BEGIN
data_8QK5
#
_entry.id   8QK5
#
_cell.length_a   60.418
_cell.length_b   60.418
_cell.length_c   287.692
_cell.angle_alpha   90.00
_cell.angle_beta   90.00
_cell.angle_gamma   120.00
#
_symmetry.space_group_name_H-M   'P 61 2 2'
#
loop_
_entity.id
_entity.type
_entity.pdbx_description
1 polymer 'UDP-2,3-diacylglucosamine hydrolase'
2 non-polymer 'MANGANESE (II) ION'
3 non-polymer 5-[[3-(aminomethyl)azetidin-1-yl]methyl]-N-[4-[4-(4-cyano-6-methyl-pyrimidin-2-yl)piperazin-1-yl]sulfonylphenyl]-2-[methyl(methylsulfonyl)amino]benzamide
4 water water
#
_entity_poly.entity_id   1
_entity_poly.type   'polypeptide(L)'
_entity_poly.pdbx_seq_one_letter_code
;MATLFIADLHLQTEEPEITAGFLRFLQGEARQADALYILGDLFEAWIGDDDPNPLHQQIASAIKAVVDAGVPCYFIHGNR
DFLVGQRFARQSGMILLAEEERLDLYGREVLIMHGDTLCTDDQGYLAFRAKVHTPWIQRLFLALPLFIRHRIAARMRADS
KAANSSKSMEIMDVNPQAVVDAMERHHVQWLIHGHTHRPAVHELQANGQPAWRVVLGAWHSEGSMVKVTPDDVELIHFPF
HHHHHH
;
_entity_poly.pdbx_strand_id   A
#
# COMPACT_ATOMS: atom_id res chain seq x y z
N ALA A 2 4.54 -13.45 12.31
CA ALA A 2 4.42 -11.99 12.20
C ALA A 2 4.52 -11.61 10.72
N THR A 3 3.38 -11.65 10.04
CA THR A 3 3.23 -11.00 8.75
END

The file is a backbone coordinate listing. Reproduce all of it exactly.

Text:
data_8QK5
#
_entry.id   8QK5
#
_cell.length_a   60.418
_cell.length_b   60.418
_cell.length_c   287.692
_cell.angle_alpha   90.00
_cell.angle_beta   90.00
_cell.angle_gamma   120.00
#
_symmetry.space_group_name_H-M   'P 61 2 2'
#
loop_
_entity.id
_entity.type
_entity.pdbx_description
1 polymer 'UDP-2,3-diacylglucosamine hydrolase'
2 non-polymer 'MANGANESE (II) ION'
3 non-polymer 5-[[3-(aminomethyl)azetidin-1-yl]methyl]-N-[4-[4-(4-cyano-6-methyl-pyrimidin-2-yl)piperazin-1-yl]sulfonylphenyl]-2-[methyl(methylsulfonyl)amino]benzamide
4 water water
#
_entity_poly.entity_id   1
_entity_poly.type   'polypeptide(L)'
_entity_poly.pdbx_seq_one_letter_code
;MATLFIADLHLQTEEPEITAGFLRFLQGEARQADALYILGDLFEAWIGDDDPNPLHQQIASAIKAVVDAGVPCYFIHGNR
DFLVGQRFARQSGMILLAEEERLDLYGREVLIMHGDTLCTDDQGYLAFRAKVHTPWIQRLFLALPLFIRHRIAARMRADS
KAANSSKSMEIMDVNPQAVVDAMERHHVQWLIHGHTHRPAVHELQANGQPAWRVVLGAWHSEGSMVKVTPDDVELIHFPF
HHHHHH
;
_entity_poly.pdbx_strand_id   A
#
# COMPACT_ATOMS: atom_id res chain seq x y z
N ALA A 2 4.54 -13.45 12.31
CA ALA A 2 4.42 -11.99 12.20
C ALA A 2 4.52 -11.61 10.72
N THR A 3 3.38 -11.65 10.04
CA THR A 3 3.23 -11.00 8.75